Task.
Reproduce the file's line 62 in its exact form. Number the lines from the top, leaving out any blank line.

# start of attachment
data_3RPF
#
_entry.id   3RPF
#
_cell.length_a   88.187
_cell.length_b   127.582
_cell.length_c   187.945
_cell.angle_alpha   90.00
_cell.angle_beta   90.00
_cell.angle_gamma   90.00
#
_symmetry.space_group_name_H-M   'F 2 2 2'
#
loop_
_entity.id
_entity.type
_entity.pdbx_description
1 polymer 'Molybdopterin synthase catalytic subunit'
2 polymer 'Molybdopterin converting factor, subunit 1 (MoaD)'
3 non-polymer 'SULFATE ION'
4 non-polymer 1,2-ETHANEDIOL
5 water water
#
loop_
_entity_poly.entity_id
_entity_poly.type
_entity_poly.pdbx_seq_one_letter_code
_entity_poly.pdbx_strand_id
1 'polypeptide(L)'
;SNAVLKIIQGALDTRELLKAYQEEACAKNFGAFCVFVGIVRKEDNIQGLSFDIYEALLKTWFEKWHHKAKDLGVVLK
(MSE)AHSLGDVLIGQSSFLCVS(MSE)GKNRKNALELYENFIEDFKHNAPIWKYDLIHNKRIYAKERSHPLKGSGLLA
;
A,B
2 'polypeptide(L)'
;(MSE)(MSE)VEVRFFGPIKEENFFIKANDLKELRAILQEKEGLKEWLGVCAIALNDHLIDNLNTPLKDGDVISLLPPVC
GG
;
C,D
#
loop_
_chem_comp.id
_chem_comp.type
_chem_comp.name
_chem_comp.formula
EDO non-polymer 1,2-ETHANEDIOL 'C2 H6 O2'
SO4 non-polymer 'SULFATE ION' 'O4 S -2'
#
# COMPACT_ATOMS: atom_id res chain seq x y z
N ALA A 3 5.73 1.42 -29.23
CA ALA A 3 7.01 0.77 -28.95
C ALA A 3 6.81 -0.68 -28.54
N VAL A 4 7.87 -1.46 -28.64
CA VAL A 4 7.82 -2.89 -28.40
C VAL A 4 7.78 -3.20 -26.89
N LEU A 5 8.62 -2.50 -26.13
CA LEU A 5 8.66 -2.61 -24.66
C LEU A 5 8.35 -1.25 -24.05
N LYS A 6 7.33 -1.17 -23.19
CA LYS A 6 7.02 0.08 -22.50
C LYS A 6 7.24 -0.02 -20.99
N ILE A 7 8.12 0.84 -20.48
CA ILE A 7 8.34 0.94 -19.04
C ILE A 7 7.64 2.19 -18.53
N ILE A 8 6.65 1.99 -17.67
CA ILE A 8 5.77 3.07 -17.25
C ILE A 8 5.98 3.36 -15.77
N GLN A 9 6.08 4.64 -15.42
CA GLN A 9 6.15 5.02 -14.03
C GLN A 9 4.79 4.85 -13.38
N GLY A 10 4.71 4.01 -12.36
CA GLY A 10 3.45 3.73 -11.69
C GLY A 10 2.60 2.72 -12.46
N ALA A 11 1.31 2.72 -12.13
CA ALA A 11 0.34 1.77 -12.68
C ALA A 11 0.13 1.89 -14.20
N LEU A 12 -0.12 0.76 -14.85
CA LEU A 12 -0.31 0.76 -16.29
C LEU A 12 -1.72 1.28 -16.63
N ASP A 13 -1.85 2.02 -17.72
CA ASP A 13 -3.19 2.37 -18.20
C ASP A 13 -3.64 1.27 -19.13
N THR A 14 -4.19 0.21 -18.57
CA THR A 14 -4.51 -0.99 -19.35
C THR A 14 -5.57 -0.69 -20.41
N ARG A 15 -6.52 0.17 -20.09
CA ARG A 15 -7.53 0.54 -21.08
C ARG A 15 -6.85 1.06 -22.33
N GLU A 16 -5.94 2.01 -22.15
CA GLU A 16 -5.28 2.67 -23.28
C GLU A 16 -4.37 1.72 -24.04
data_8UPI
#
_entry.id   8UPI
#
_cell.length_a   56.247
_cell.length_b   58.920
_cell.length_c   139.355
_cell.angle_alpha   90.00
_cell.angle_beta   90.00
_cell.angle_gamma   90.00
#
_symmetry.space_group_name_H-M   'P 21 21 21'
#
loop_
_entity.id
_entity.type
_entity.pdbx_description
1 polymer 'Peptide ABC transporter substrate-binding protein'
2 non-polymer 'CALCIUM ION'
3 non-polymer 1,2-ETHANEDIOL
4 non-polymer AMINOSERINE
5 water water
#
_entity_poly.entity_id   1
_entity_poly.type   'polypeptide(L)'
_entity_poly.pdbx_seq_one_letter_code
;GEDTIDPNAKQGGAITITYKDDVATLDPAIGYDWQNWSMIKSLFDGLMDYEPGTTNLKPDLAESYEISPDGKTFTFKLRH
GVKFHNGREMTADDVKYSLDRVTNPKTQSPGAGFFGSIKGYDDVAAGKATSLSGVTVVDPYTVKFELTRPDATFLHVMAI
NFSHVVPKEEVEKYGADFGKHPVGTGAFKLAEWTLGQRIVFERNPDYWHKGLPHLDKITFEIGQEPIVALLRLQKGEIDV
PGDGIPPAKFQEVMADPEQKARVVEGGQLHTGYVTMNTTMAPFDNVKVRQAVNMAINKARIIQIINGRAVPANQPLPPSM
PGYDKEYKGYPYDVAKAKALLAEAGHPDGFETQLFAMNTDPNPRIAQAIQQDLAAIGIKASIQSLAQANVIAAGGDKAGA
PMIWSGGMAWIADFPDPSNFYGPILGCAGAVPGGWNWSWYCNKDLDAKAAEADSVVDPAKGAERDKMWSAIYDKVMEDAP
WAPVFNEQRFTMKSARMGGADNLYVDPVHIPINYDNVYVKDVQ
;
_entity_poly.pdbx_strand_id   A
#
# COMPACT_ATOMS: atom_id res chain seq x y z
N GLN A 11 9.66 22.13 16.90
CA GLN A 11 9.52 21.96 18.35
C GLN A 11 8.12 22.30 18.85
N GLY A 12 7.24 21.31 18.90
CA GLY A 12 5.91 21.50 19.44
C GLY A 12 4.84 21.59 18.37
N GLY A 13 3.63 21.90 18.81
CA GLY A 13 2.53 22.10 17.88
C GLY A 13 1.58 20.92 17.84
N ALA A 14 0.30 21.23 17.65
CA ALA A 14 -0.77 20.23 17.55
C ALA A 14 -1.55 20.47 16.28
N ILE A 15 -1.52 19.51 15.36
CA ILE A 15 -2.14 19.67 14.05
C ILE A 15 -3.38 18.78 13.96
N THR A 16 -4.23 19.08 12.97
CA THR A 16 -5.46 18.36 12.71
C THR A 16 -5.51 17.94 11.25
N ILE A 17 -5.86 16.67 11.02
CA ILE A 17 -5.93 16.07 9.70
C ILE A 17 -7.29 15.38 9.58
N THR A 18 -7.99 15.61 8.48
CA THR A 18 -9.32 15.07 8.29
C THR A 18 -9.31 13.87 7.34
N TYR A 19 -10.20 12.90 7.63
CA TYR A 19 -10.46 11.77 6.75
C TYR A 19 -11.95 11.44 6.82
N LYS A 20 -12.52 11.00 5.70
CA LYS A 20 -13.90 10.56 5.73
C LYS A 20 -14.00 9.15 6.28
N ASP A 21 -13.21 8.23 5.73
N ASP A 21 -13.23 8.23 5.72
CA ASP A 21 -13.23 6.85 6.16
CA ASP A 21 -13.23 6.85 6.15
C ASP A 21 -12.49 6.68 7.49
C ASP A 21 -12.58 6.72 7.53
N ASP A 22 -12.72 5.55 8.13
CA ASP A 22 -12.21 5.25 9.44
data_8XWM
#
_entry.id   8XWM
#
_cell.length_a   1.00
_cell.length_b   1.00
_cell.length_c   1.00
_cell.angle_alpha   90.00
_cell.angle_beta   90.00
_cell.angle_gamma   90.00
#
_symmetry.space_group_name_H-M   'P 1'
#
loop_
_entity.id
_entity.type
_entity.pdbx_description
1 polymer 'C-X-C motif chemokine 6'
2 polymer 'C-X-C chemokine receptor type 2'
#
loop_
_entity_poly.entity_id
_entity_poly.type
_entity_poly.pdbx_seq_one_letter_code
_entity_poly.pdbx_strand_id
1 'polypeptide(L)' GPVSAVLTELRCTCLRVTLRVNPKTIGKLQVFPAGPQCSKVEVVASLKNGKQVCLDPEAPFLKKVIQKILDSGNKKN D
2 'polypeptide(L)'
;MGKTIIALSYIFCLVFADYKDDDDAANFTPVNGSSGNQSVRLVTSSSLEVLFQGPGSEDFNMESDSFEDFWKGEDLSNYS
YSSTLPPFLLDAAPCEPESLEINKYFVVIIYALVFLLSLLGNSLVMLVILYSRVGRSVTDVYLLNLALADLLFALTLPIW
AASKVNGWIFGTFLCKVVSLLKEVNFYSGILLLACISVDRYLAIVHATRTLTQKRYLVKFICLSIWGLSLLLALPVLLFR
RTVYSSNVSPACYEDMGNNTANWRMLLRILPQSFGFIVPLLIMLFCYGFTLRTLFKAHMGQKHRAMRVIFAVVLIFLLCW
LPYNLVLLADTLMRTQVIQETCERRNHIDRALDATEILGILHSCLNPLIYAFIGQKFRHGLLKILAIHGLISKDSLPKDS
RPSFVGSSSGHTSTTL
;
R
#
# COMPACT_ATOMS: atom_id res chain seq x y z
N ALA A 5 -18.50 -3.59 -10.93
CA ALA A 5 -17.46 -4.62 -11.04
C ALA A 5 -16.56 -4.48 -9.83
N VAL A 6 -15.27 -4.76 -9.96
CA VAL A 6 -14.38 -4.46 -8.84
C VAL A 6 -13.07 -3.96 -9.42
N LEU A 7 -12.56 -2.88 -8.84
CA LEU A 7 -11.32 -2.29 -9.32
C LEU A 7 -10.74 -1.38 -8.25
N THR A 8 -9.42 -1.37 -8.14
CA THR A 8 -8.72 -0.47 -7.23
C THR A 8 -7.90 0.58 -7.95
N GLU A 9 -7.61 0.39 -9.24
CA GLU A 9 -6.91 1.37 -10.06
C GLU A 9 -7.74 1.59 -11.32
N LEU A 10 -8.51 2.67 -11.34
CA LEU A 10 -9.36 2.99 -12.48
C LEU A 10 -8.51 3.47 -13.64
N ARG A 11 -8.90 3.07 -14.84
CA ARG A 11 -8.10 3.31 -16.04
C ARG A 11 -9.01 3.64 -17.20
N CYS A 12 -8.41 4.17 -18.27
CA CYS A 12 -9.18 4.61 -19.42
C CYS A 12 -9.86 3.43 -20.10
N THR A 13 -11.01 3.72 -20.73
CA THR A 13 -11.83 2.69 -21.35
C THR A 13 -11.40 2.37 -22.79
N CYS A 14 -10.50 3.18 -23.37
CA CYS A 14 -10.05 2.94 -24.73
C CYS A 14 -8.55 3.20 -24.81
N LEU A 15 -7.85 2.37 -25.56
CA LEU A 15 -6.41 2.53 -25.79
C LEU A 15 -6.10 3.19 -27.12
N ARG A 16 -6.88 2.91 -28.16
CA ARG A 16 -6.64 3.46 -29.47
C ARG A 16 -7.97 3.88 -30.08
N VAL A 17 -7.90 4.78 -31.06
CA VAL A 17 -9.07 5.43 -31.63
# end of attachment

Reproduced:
CA ILE A 7 8.34 0.94 -19.04